Transgenerational effects of environmental factors, such as pesticides, plastics and fungicides, significantly amplify the impact and health hazards of these compounds. The transgenerational actions of these compounds requires a heritable epigenetic alteration of the germline. This transgenerational epigenetic phenomenon is anticipated to be an important aspect of adult onset disease etiology, and suggests ancestral environmental exposure may influence disease epidemiology. The current proposal is designed to investigate this transgenerational phenomenon and the underlying epigenetic mechanism(s) involved. The model endocrine disruptor utilized will be the fungicide vinclozolin, an anti-androgenic compound, studied in an outbred rodent (i.e. rat) system. Previously, we demonstrated that vinclozolin exposure during embryonic gonadal sex determination promotes an epigenetic reprogramming of the male germline that then induces transgenerational adult onset disease states of male infertility, prostate disease, kidney disease, immune abnormalities and tumor development. The objective of the current proposal is to provide further insights into the molecular, cellular and physiological (i.e. systems biology) actions of this endocrine disruptor on the induction of this transgenerational epigenetic phenomenon. THE OVERALL HYPOTHESIS TO BE TESTED IS THAT TRANSIENT IN UTERO EXPOSURE TO THE ENDOCRINE DISRUPTOR VINCLOZOLIN PROMOTES A PERMANENT REPROGRAMMING OF THE EPIGENOME (I.E. DNA METHYLATION) OF THE MALE GERM LINE THAT THEN, THROUGH ALTERATIONS IN CRITICAL EPIGENETIC REGULATORY MECHANISM(S), TRANSGENERATIONALLY PROMOTES ADULT ONSET DISEASE (E.G. MALE INFERTILITY). Previous studies have shown a transgenerational epigenetic effect on the male germ line (sperm) through alterations in DNA methylation. This epigenetic alteration in the germ line is proposed to subsequently promote transgenerational effects on the epigenomes and transcriptomes of numerous organ systems in the adult. The current proposal is designed to further investigate these transgenerational epigenetic effects on the male germ line to determine the functional relationship with the induction of specific adult onset disease states, and to reveal the underlying epigenetic mechanisms responsible for this phenomenon. The experimental approach to test the above hypothesis consists of the following specific aims: 1) Investigate the transgenerational actions of vinclozolin on the sperm epigenome (DNA methylation) to identify genome-wide epigenetic biomarkers. 2) Characterize the direct and transgenerational effects of vinclozolin exposure on the fetal male germ cell epigenome and transcriptome. 3) Correlate the sperm epigenetic biomarkers with transgenerational adult onset disease phenotypes, and investigate the potential role of the biomarkers in the dysregulation of adult somatic tissue transcriptomes associated with specific disease states. Completion of the proposed research will determine how environmental exposures and compounds may promote adult onset disease in a transgenerational manner. The epigenetic biomarkers associated with the epigenetic reprogramming of the male germ line will be identified. The potential role these biomarkers may have in newly created epigenetic control regions (ECR) to promote transgenerational dysregulation of tissue transcriptomes will be established and provide insight into the etiology of adult onset disease. The potential for epigenetic biomarkers to be used as early stage diagnostic markers for specific adult onset disease states will also be established. The proposed research will more thoroughly investigate this epigenetic transgenerational phenomenon and elucidate the molecular mechanisms involved.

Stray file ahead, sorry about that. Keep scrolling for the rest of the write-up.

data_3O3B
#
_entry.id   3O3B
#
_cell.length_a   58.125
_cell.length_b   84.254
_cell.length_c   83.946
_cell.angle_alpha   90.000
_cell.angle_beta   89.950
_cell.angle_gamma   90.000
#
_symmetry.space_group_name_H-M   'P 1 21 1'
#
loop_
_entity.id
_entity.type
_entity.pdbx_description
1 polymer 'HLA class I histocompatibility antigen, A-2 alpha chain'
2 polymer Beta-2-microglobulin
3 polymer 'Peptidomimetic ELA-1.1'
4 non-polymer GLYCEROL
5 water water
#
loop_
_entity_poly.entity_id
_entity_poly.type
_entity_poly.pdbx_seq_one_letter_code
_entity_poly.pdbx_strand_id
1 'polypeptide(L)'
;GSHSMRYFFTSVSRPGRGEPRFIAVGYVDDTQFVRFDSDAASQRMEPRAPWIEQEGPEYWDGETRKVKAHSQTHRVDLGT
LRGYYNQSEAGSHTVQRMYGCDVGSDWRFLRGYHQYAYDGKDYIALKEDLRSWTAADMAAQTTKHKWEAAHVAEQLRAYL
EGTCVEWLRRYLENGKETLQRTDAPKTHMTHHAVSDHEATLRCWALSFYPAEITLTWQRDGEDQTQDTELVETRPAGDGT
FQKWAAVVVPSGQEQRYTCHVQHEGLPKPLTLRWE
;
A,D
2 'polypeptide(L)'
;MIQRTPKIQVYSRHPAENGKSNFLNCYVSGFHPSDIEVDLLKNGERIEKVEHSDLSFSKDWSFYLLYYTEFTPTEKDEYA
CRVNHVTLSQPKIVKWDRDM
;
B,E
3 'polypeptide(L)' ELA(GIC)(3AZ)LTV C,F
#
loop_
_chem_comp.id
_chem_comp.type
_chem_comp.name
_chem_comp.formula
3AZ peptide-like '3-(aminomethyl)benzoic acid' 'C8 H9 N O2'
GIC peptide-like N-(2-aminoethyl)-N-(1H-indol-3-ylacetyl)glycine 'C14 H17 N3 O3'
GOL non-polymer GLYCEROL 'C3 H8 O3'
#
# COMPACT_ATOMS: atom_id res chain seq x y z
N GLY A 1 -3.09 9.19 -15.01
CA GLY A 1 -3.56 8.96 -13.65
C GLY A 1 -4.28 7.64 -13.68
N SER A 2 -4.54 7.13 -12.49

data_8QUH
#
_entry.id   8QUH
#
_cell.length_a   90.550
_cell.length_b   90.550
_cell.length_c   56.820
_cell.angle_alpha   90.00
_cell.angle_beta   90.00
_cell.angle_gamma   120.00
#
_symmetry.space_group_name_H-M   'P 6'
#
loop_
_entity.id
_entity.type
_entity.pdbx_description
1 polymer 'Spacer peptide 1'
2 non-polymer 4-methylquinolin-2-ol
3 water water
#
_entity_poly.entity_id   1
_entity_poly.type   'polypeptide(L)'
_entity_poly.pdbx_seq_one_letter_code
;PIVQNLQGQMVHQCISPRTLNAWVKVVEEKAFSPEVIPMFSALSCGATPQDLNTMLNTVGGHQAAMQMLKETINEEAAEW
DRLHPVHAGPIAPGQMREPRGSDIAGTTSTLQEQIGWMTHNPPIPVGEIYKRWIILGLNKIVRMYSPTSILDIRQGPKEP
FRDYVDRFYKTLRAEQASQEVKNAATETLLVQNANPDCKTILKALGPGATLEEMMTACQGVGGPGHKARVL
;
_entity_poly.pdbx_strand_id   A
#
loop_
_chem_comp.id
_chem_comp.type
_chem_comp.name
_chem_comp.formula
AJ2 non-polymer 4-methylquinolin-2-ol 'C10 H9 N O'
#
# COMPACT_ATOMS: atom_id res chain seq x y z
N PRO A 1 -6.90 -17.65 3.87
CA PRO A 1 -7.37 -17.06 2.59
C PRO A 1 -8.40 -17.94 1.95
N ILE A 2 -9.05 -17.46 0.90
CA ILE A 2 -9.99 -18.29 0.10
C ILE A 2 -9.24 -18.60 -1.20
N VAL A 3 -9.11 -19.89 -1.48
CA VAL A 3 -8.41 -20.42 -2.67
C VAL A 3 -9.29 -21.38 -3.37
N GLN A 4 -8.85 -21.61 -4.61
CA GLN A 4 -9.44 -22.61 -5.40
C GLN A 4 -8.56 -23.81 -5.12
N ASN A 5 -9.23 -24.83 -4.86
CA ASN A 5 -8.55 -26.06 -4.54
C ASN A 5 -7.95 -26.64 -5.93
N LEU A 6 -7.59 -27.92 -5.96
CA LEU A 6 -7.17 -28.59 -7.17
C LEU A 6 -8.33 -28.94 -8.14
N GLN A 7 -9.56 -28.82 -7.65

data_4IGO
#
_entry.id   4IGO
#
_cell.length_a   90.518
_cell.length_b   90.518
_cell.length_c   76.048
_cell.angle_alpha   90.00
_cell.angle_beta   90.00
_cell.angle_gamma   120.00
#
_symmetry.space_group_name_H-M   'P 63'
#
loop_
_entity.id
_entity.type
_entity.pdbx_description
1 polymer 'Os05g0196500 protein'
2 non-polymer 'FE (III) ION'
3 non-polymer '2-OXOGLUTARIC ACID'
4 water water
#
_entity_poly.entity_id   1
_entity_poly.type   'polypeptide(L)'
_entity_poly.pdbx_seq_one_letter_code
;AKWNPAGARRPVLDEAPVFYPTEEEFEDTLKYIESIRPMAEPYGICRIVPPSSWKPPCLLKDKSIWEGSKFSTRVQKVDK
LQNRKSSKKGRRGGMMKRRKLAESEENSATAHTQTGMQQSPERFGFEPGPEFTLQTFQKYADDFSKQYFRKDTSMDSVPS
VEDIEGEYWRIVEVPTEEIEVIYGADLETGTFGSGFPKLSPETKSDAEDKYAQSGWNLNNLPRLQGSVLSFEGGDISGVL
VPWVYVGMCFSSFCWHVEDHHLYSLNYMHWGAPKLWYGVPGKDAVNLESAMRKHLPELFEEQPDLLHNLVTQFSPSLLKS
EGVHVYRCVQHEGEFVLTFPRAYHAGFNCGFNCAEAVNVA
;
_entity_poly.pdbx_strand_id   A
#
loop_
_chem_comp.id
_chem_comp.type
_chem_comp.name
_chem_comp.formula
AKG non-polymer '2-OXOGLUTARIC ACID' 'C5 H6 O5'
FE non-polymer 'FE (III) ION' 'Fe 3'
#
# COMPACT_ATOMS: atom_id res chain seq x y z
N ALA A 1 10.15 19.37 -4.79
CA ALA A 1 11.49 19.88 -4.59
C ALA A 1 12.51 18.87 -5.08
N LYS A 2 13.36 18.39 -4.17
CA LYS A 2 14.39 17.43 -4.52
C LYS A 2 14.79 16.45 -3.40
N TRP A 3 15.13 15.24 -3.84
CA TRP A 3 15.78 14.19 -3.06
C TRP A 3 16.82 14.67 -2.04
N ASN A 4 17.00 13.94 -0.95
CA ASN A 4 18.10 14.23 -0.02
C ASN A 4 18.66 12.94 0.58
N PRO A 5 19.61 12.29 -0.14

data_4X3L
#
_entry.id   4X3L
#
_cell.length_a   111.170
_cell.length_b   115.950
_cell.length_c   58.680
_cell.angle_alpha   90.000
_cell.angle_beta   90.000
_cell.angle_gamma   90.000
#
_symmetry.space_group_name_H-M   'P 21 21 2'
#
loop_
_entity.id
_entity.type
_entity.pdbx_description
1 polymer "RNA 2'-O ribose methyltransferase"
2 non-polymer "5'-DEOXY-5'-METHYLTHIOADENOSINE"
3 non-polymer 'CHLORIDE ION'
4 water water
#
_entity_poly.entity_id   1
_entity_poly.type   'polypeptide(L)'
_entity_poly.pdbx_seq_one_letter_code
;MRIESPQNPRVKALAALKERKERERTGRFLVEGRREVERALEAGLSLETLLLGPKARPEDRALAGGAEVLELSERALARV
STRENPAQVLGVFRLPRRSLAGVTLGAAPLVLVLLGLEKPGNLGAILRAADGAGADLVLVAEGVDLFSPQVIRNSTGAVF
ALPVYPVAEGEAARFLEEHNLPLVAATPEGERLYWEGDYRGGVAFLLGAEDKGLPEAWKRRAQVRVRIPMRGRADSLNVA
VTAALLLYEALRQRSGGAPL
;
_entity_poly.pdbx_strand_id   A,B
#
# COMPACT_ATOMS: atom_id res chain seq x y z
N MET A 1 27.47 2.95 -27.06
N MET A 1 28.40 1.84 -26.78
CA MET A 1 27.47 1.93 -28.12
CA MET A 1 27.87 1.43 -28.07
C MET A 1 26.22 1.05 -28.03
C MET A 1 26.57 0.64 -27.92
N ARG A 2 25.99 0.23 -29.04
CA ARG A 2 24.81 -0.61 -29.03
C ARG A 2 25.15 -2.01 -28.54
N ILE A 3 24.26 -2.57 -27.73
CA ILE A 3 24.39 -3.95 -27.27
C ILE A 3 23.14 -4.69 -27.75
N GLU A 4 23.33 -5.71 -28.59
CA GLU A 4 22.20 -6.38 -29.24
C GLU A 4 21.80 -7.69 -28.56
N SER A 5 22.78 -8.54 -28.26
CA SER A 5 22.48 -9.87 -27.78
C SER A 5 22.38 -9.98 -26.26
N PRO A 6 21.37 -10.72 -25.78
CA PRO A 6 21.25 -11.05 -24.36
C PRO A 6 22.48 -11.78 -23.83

DOD